Geekzone: technology news, blogs, forums
Guest
Welcome Guest.
You haven't logged in yet. If you don't have an account you can register now.




114 posts

Master Geek
+1 received by user: 1


Topic # 205614 19-Nov-2016 17:24
Send private message

Hi, 

 

Can someone advise a VHF/UHF frequency that I can call in case of emergency (call for a help or something like when mobile/phone line is down)?

 

The only one that I'm thinking about is a marine channel 16.

 

I'm in WLG.

 


Cheers, 

 

 

 

 

 

 


View this topic in a long page with up to 500 replies per page Create new topic
 1 | 2

TLD

695 posts

Ultimate Geek
+1 received by user: 153


  Reply # 1701073 10-Jan-2017 18:07
Send private message

UHF CB Channel 5 is considered an emergency channel.  Sometimes used duplex with channel 35 (for input)





Trevor Dennis
Rapaura (near Blenheim)

27481 posts

Uber Geek
+1 received by user: 6949

Moderator
Trusted
Biddle Corp
Lifetime subscriber

  Reply # 1701088 10-Jan-2017 18:56
Send private message

Simple answer is there isn't one. A UHF CB freq relies on a random person listening at the time.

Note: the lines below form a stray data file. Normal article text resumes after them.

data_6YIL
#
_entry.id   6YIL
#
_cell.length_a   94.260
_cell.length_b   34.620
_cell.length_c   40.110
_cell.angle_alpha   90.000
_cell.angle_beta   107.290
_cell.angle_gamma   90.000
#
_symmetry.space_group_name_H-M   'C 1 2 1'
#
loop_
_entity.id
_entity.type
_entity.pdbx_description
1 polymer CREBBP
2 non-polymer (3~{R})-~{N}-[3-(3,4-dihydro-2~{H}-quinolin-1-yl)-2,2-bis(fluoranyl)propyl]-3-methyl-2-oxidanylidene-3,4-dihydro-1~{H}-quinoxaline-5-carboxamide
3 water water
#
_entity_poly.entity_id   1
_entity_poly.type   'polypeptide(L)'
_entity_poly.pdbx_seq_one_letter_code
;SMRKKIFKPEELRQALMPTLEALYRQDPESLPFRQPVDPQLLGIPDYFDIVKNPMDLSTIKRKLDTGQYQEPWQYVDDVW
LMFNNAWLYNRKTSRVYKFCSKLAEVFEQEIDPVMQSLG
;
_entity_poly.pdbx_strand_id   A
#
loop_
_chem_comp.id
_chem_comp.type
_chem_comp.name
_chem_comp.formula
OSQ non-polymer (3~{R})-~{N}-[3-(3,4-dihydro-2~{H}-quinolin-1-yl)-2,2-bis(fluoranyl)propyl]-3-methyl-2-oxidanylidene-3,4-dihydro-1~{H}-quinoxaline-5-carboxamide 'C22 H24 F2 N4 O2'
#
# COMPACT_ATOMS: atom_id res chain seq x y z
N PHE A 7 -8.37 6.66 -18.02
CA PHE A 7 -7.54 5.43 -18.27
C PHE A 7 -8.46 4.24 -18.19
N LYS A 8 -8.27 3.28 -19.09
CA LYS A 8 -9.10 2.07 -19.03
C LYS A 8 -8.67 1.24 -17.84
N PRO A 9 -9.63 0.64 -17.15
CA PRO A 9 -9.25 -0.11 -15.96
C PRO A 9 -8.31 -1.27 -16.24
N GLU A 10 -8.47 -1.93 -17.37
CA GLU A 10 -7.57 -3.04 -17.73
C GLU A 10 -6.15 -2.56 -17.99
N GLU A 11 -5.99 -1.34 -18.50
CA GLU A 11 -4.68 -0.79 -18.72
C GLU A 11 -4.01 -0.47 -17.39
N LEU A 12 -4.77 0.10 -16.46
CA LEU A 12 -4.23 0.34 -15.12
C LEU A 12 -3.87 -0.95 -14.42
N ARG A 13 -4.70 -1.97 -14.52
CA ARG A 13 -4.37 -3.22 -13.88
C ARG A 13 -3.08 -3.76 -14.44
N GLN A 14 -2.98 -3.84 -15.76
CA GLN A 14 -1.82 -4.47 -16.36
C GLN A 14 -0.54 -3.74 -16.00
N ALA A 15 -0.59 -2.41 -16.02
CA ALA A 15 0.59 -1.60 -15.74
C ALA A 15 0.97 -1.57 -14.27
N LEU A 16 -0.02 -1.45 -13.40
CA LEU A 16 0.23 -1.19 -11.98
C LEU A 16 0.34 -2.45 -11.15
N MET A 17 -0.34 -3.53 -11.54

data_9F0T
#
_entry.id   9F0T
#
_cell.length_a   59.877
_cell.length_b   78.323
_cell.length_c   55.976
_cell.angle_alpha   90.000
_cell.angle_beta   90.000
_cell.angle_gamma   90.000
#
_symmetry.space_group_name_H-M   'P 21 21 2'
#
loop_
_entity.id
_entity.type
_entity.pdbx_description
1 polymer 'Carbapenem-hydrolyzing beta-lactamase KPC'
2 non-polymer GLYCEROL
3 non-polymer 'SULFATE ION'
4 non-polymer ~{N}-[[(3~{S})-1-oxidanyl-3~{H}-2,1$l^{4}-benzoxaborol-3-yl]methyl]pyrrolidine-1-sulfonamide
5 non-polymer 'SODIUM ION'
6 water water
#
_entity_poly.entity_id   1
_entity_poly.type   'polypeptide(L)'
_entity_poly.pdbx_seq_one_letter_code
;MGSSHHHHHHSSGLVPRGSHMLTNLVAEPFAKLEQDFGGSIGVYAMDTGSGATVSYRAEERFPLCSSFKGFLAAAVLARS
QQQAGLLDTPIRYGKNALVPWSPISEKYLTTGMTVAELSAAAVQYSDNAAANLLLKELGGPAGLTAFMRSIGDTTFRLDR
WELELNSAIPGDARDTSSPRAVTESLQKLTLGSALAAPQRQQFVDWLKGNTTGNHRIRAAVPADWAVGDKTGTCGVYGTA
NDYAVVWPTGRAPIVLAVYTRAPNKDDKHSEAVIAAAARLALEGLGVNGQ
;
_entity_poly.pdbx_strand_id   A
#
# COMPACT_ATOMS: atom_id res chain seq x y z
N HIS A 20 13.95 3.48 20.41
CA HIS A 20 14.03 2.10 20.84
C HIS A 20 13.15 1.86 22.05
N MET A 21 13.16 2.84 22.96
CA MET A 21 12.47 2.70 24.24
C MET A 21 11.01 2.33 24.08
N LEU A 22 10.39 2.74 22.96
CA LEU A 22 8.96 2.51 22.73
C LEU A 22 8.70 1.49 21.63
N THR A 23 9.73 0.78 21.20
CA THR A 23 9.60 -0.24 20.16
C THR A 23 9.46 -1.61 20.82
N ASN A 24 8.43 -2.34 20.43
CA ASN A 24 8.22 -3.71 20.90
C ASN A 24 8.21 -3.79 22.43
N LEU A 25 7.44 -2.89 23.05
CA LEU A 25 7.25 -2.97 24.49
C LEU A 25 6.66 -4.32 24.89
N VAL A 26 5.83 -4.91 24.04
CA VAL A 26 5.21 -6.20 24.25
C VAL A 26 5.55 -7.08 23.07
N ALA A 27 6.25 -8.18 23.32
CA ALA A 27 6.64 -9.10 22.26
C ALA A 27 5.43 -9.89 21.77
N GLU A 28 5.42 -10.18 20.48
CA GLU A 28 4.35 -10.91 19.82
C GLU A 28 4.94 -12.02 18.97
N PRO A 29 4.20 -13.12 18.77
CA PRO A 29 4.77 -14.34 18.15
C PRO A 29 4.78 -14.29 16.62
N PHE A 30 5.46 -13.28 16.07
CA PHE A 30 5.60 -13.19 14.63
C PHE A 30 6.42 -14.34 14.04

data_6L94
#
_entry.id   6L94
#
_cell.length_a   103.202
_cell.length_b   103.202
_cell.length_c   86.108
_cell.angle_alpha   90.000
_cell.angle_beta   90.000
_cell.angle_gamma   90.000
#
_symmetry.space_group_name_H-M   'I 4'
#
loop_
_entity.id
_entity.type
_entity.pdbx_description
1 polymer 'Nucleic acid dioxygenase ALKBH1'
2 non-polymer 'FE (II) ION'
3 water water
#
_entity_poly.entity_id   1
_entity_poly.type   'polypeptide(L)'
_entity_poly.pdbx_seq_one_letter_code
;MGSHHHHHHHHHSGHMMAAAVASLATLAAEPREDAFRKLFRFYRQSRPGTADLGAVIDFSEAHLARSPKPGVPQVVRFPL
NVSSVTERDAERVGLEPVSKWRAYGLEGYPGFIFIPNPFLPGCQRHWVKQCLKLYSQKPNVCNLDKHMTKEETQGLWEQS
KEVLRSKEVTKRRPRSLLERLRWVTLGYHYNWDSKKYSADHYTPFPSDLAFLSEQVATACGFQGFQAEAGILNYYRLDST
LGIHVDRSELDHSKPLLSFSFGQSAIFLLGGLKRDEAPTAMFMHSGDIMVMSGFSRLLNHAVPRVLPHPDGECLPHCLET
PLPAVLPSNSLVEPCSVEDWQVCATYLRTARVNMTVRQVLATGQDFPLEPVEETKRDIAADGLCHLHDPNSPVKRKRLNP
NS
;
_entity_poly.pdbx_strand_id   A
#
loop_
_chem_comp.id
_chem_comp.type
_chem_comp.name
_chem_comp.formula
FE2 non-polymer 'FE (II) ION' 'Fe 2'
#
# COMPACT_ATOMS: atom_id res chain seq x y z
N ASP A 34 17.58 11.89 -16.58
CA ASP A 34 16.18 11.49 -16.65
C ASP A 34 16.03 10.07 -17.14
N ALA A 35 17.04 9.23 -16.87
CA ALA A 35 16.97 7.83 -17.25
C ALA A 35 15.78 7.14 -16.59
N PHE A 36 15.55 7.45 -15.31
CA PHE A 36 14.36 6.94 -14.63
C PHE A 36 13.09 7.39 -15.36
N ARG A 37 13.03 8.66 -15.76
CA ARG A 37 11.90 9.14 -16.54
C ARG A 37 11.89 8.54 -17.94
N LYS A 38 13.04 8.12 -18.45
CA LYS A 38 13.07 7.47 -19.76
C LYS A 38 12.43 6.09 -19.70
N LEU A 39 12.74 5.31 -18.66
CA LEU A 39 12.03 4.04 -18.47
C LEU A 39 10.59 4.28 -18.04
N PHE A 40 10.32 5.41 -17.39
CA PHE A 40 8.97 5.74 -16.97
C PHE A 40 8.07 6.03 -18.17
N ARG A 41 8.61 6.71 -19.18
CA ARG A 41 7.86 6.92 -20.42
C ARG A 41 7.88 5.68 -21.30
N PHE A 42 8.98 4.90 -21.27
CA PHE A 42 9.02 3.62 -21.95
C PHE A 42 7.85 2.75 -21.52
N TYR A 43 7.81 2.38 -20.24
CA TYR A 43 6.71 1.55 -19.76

2990 posts

Uber Geek
+1 received by user: 343


  Reply # 1701132 10-Jan-2017 21:16
Send private message

Someone asked this in our local PRS facey just recently

 

Best bet would be a dual/tri bander on CH11 AM and hope a trucky was a. near b. listening c. not swapped out his CB for Teamtalk/Fleetlink

 

Aussies rely on UHF for the distance over AM, so the do use them a lot more religiously than here in kiwiland. Theres  PRS repeater in wellington we can sometimes hit from here you should jump on and have a natter to the lads with

 

http://prswellington.wixsite.com/prs-wellington


12413 posts

Uber Geek
+1 received by user: 4103

Trusted
Lifetime subscriber

  Reply # 1701314 11-Jan-2017 11:31
Send private message

PRS facey

 

 

 

What now?






165 posts

Master Geek
+1 received by user: 66


  Reply # 1701322 11-Jan-2017 11:37
Send private message

Geektastic:

 

PRS facey

 

 

 

What now?

 

 

PRS facebook group.




114 posts

Master Geek
+1 received by user: 1


  Reply # 1702898 13-Jan-2017 20:20
Send private message

Nice to have some feedback on my post finally :-). 

 

So, the answer is NO. 

 

That sounds quite disappointing. Especially in NZ, where earthquakes are not unusual and tsunamis are possible.

 

What communication should be used by regular people in case if mobile network is not functioning and no electricity at your house? Smoke signals, I presume...